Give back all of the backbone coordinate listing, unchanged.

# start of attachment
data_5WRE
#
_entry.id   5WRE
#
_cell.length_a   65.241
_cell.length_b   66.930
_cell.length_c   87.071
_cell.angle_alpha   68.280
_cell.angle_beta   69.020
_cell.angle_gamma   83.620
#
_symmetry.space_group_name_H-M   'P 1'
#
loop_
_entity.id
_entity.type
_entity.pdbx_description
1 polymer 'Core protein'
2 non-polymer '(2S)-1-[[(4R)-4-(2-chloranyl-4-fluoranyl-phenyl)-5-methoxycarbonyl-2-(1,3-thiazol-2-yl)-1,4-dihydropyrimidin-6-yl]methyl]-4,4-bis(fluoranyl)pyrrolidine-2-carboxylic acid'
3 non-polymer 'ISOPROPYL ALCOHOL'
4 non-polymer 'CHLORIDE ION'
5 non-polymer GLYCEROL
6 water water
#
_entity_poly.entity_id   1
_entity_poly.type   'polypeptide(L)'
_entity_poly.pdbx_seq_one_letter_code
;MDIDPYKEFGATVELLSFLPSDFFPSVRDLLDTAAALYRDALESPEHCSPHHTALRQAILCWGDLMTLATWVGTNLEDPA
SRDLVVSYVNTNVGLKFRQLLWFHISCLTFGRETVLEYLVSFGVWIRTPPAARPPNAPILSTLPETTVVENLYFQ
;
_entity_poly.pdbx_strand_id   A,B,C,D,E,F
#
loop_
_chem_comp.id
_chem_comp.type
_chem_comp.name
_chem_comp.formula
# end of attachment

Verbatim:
data_5WRE
#
_entry.id   5WRE
#
_cell.length_a   65.241
_cell.length_b   66.930
_cell.length_c   87.071
_cell.angle_alpha   68.280
_cell.angle_beta   69.020
_cell.angle_gamma   83.620
#
_symmetry.space_group_name_H-M   'P 1'
#
loop_
_entity.id
_entity.type
_entity.pdbx_description
1 polymer 'Core protein'
2 non-polymer '(2S)-1-[[(4R)-4-(2-chloranyl-4-fluoranyl-phenyl)-5-methoxycarbonyl-2-(1,3-thiazol-2-yl)-1,4-dihydropyrimidin-6-yl]methyl]-4,4-bis(fluoranyl)pyrrolidine-2-carboxylic acid'
3 non-polymer 'ISOPROPYL ALCOHOL'
4 non-polymer 'CHLORIDE ION'
5 non-polymer GLYCEROL
6 water water
#
_entity_poly.entity_id   1
_entity_poly.type   'polypeptide(L)'
_entity_poly.pdbx_seq_one_letter_code
;MDIDPYKEFGATVELLSFLPSDFFPSVRDLLDTAAALYRDALESPEHCSPHHTALRQAILCWGDLMTLATWVGTNLEDPA
SRDLVVSYVNTNVGLKFRQLLWFHISCLTFGRETVLEYLVSFGVWIRTPPAARPPNAPILSTLPETTVVENLYFQ
;
_entity_poly.pdbx_strand_id   A,B,C,D,E,F
#
loop_
_chem_comp.id
_chem_comp.type
_chem_comp.name
_chem_comp.formula